When Is The Right Time To Lower Crib According To Experts?
“My baby can sit unassisted, but she can’t pull herself up yet from a sleeping to sitting position. Should I lower the crib now or wait until she can sit from lying down?”
One of my readers asked me this, and I presumed this is a topic so interesting it needs one whole article. I researched about it--asked experts and other experienced moms of their opinion.
So in today’s post, I will be discussing the time when to lower the crib but before that, let me tell you why dropping it at the right time is crucial for every household. I will also sprinkle a bit more of sleeping safety tips for everyone’s peace of mind.
Why Lower Crib? The study
A study conducted by Elaine S. Yeh, Lynne M. Rochette, Lara B. McKenzie, and Gary A. Smith, a group of medical doctors and researchers, reported the injuries related to cribs and other similar infant beds from 1990 to 2008. The study was conducted in the US and was published on Pediatrics in 2011.
To gather the data, the group worked with the National Electronic Injury Surveillance System (NEISS). This department collects its data from more of less 100 hospital networks, which means it has access to about 6,100 hospitals across the United States. Eight of these networks are children’s hospital.
Based on the information they gathered from 1990 to 2008, there are almost 200,000 crib-related injuries for children younger than two years old. The exact number is 181,654. This means that every year, there are about 9,561 children who get hurt because of their beds.
56.1% of these injured children are boys, and 34.6% of these injuries occurred among infants from 6 to 11 months old and 33.4% among 12 to 17 months old.
How did the injuries occur?
According to the study, “falling from a crib, playpen, or bassinet” was the most common reason--66.2%. Doing the math, that’s about 120,255 injuries in total or about 6,681 injuries per year.
Imagine the number!
These falls resulted in causing damage to head, neck, or face, with concussions and closed head injuries being the most common.
What’s interesting is the age when these accidents happen.
You might think that this is only common for babies six months onward, but the research suggests otherwise. 38.1% of the injured babies were one to five months old!
So When To Lower Crib?
Given that falling off from a crib can happen as early as the kids’ first month, experts highly recommend dropping the kid mattress as early as possible.
How early is as early as possible?
The American Academy of Pediatrics says as soon as the baby knows how to sit or stand up. According to the milestones published by BabyCenter that’s about four to seven months old.
After your little one’s third month celebration, drop the crib a notch. Don’t go all the way down yet.
Even if you haven’t decided to lower the crib yet, make sure there is enough space between the top of the crib rail and the mattress; it should be at least 26 inches from the top of the mattress.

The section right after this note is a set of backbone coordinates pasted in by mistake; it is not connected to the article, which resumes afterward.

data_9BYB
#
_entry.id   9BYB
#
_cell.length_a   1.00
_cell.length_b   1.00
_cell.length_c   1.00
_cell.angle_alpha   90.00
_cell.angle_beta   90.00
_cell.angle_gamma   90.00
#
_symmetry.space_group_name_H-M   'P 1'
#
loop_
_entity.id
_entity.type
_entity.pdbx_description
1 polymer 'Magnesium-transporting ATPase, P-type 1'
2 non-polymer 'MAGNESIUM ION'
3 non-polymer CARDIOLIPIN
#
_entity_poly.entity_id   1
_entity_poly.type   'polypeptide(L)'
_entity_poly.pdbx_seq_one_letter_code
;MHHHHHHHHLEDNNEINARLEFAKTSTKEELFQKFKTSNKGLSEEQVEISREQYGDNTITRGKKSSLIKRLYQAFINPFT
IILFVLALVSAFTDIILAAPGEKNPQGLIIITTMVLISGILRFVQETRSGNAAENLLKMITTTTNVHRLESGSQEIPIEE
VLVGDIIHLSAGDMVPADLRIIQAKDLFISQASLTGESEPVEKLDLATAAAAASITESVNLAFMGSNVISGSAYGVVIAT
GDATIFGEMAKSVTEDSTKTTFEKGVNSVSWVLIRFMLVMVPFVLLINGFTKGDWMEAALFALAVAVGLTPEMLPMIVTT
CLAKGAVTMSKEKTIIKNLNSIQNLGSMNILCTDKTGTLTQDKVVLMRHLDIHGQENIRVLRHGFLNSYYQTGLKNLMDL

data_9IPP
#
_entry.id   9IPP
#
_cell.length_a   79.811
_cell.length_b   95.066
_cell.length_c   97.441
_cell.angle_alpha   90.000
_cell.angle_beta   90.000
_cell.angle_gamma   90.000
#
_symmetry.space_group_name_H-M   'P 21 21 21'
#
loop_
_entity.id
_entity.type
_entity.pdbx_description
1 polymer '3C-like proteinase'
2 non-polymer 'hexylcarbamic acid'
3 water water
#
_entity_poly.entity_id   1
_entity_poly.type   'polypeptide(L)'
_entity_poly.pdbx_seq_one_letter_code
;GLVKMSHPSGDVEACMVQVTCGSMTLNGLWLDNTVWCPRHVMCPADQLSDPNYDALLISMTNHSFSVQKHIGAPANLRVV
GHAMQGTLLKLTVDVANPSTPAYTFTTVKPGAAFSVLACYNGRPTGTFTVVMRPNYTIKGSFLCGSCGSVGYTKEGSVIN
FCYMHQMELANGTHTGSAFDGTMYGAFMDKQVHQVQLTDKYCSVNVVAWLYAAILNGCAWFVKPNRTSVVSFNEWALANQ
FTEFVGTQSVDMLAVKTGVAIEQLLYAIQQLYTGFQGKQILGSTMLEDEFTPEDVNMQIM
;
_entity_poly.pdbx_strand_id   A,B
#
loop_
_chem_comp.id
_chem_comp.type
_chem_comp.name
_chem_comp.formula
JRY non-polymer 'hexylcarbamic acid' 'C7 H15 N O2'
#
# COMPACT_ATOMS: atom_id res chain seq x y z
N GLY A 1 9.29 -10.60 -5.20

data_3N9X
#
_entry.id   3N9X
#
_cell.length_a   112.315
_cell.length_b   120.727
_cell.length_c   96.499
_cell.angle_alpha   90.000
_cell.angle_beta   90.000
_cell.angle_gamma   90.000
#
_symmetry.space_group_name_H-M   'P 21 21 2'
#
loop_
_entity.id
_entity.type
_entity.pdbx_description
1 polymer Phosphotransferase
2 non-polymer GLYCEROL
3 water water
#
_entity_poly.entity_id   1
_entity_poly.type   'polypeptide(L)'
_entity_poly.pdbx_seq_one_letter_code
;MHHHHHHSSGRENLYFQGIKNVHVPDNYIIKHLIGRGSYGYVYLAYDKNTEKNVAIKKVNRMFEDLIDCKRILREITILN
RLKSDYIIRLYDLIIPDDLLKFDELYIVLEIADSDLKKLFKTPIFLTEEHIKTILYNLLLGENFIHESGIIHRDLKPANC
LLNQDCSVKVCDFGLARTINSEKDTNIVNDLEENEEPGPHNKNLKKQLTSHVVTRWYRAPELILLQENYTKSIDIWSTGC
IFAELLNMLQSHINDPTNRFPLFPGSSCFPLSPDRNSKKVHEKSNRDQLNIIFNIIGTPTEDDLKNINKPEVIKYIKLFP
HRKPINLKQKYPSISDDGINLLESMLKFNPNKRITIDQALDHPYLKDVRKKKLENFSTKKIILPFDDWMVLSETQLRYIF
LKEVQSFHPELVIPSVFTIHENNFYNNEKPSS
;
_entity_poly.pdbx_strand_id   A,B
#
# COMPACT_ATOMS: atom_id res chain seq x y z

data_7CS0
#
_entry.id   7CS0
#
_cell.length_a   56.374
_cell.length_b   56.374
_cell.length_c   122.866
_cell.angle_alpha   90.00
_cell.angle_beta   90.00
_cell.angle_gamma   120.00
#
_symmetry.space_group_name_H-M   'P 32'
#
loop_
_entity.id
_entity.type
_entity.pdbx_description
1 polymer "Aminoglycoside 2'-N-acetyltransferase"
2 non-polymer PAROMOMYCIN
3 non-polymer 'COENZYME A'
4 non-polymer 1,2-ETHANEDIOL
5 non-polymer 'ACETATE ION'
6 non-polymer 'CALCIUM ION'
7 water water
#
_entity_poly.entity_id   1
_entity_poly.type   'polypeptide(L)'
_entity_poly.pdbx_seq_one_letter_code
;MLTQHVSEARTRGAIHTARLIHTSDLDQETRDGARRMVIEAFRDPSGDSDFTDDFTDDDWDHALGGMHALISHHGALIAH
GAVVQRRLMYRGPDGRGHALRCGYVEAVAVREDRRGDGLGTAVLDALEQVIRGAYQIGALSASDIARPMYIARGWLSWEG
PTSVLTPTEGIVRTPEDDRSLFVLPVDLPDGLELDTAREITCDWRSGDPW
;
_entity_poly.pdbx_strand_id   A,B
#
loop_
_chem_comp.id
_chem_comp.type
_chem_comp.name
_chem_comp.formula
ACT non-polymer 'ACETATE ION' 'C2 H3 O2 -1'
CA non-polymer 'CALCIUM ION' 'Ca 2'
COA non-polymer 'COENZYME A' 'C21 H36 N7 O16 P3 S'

Note the significance of measuring it from the top of the mattress and not anywhere else. Some cribs have a 4-inch mattress while others have a 6-inch one. So you have to be wary.
Why Not Drop The Crib From The Outset?
While it is tempting to lower the crib as soon as the baby is born, that setup will be challenging for you and the baby. This is especially true if you have short arms.
You see, putting the baby to sleep is one thing, and keeping her asleep as you lay her down is another. If your crib is set too low, you have to bend all the way down just to ensure she stays asleep while setting her down.
The first few months of the baby is more challenging as you have to feed her frequently. If you had a cesarean delivery, it’s risky.
Other sleep safety tips
- If your baby can stand or pull herself up from at sitting position, your crib should be set to the lowest.
- If your little one can stand and walk, it’s better to let her sleep on the bed. She can climb out of the crib in no time.
- If your child is three feet tall, she should sleep on the bed. She’s too tall for any crib.
- If your little one needs to be inclined due to reflux, clogged nose, or other reasons, place few firm supporting items under the mattress.
- Transferring your child to the bed doesn’t guarantee safety from falling. You should start with a floor mattress.
- The distance between the mattress top and rail top is not the only consideration for safety. The bars or railing should not be more than 2 ⅜ inches apart to avoid any of your baby’s body parts getting stuck in between.
- The headboards and footboards should have no cutouts. They, too, can cause injury.
- Drop rails are a no-no. They are not safe at all.
- Co-sleep as much as possible. I discussed this in detail in a previous article. You can do it even with a newborn. This way, you can easily monitor your baby’s movements, preventing any possible fall.
We can never be so sure about your baby’s development, so it’s always better to err on the side of caution. Even though you baby seems to small or weak to fall off a crib, you’ll never know. So for that, ensure there’s ample space between the mattress top and the top of the rail.
Also, make sure the crib rails are spaced narrowly, it does not have a drop rail, and its headboard and footboard are plain and solid.
Also, right after your little one’s third month, drop the crib mattress a notch. There are mothers who thought their LOs are too young to get off the crib on their own, only to be surprised by a standing baby one day.